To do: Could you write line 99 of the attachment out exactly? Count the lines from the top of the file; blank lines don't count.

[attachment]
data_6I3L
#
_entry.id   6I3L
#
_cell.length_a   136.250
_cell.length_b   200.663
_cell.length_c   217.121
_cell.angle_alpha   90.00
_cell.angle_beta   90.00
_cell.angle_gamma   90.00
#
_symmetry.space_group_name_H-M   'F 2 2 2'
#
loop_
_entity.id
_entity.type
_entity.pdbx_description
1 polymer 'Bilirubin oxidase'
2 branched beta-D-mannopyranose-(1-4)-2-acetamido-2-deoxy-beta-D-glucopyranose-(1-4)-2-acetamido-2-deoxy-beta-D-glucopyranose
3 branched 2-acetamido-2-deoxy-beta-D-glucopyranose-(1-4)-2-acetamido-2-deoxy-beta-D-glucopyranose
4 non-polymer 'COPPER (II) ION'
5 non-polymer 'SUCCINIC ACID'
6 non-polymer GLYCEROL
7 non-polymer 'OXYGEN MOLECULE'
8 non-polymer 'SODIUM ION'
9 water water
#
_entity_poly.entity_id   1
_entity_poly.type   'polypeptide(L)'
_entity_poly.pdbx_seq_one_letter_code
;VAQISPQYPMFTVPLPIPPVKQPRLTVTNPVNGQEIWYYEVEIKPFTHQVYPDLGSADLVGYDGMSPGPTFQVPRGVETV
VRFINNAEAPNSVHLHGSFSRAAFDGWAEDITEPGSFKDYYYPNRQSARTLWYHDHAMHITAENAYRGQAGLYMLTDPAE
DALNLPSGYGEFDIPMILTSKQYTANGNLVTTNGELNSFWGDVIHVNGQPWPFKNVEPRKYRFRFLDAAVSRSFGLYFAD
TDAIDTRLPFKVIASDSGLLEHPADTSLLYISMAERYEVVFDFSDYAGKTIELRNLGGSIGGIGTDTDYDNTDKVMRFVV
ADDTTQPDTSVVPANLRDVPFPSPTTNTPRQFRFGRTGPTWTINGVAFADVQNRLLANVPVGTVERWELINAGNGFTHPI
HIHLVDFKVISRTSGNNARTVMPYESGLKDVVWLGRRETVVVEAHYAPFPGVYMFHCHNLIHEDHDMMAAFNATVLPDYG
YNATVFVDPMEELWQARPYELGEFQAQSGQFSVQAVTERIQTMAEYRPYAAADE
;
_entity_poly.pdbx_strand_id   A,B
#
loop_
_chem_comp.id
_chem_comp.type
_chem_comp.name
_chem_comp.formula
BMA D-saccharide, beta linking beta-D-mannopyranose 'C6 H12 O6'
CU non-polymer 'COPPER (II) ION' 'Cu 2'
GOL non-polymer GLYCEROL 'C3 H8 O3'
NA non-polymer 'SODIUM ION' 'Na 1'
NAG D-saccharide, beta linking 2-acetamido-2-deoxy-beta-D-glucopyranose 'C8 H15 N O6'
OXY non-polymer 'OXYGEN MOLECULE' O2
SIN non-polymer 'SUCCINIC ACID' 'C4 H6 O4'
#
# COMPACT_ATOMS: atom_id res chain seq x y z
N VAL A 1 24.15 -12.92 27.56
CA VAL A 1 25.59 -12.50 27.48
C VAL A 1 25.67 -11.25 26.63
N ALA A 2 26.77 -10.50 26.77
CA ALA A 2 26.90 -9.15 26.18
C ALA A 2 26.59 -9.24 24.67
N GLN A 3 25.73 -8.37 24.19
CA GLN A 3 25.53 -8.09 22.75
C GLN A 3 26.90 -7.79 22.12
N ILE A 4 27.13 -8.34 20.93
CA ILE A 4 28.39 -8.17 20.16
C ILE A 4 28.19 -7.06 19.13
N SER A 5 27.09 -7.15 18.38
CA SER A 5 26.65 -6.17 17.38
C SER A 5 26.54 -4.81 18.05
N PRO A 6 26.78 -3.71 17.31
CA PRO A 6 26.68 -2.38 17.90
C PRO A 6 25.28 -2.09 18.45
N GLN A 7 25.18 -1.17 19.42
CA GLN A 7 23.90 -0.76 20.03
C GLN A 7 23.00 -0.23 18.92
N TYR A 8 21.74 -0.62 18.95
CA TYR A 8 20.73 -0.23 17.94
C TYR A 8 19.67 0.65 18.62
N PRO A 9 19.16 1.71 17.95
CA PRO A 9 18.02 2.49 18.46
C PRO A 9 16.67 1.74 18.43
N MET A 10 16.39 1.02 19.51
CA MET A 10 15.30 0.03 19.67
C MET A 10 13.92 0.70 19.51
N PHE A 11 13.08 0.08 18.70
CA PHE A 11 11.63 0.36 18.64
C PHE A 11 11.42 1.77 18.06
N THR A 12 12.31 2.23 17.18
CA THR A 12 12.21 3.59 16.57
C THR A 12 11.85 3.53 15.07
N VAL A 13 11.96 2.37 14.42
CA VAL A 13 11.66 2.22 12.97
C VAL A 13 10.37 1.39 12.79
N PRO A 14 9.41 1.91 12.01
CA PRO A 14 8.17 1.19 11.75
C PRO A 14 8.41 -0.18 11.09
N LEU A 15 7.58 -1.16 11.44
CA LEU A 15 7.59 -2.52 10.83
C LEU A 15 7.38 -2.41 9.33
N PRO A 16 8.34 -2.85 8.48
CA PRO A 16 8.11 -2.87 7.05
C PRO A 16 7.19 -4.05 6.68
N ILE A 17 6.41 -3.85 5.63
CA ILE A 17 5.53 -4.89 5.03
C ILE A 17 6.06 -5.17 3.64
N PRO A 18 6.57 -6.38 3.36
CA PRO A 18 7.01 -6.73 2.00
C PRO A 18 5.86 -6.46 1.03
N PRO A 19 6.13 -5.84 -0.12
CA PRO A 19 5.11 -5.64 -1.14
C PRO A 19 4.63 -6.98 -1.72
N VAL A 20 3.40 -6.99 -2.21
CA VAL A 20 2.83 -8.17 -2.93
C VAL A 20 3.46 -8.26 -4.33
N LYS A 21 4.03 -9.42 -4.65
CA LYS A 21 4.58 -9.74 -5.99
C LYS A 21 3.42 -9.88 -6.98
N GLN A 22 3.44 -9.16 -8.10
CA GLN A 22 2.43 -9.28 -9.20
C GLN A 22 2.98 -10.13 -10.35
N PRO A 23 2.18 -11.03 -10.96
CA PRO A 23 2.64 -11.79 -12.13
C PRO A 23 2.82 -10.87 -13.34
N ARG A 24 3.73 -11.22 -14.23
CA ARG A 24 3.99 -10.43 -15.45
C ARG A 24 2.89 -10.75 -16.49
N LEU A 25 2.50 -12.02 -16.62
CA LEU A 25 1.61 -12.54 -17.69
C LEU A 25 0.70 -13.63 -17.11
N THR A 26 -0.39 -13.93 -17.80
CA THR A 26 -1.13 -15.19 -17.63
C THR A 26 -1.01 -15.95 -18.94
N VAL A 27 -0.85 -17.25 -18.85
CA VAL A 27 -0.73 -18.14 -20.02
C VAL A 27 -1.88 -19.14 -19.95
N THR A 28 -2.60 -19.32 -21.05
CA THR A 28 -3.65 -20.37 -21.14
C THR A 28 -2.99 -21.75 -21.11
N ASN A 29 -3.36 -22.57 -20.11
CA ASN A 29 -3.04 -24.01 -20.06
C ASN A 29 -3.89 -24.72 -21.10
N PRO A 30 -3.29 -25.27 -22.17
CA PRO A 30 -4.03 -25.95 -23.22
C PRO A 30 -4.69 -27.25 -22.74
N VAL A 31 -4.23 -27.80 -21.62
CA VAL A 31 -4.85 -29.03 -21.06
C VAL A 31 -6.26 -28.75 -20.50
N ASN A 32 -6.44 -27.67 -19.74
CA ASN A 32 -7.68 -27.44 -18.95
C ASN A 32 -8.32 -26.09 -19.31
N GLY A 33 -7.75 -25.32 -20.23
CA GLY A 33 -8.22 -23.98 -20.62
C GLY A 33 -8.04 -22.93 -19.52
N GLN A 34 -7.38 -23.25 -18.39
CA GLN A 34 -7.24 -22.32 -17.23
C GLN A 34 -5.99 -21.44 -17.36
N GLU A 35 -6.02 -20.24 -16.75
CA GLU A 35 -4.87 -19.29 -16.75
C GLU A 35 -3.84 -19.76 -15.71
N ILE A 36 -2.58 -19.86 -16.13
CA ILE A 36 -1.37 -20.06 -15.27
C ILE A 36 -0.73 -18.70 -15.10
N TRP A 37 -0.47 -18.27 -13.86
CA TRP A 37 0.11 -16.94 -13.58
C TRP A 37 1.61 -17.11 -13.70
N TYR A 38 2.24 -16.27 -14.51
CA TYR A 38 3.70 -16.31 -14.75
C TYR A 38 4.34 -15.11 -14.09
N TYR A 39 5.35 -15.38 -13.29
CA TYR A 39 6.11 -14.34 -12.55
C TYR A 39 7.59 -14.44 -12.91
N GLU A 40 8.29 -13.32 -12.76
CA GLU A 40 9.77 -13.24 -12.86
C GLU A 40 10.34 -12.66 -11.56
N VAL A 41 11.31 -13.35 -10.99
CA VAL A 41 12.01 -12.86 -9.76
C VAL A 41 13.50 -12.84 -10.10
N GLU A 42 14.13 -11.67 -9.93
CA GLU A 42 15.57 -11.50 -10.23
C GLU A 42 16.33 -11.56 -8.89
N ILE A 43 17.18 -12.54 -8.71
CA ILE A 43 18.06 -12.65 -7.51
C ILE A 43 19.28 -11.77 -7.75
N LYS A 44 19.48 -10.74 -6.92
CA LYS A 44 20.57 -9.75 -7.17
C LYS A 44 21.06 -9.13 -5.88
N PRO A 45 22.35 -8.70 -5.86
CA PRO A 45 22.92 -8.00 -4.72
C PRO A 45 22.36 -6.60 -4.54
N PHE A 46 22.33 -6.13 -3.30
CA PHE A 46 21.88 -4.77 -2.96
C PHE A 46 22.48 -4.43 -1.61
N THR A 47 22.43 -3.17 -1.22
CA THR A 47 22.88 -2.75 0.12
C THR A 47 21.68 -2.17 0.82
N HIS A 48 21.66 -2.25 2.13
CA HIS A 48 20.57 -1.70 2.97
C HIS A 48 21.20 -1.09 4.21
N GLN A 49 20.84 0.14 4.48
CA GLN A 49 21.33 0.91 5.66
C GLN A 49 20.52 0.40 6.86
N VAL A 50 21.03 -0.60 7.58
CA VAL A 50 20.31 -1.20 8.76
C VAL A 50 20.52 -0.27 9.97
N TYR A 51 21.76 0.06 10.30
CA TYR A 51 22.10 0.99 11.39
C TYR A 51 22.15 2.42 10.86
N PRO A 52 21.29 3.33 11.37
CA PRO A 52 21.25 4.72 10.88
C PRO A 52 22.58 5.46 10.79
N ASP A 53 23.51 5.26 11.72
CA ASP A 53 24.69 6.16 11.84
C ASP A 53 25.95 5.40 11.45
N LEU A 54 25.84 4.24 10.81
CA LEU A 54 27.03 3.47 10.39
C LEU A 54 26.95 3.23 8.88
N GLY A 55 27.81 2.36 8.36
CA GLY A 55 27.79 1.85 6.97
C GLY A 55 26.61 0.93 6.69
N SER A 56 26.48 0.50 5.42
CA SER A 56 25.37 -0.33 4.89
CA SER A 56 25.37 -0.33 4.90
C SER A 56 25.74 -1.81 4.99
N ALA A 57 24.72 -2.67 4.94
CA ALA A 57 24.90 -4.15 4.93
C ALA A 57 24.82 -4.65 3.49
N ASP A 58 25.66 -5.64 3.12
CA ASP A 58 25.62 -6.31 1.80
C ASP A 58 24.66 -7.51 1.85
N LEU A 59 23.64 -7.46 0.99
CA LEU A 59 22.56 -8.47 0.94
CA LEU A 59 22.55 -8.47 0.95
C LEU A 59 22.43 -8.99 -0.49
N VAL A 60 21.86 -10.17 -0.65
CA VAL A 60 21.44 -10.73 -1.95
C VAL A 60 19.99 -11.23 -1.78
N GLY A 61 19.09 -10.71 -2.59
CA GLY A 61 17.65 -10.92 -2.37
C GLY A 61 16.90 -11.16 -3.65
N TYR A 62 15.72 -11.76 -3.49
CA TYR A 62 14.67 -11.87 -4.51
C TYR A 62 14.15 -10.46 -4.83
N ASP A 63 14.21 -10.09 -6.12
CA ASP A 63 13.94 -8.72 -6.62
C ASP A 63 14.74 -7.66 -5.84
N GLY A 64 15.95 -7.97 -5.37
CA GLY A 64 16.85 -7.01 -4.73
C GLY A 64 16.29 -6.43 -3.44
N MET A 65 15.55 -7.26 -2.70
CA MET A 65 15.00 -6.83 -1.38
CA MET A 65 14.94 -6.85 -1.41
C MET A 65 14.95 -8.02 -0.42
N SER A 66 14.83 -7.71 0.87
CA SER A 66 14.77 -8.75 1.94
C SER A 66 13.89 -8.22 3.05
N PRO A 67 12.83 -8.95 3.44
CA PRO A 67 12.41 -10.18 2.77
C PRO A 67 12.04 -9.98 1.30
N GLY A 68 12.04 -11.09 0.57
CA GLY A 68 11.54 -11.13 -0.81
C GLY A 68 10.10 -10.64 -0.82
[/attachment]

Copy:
C LEU A 15 7.38 -2.41 9.33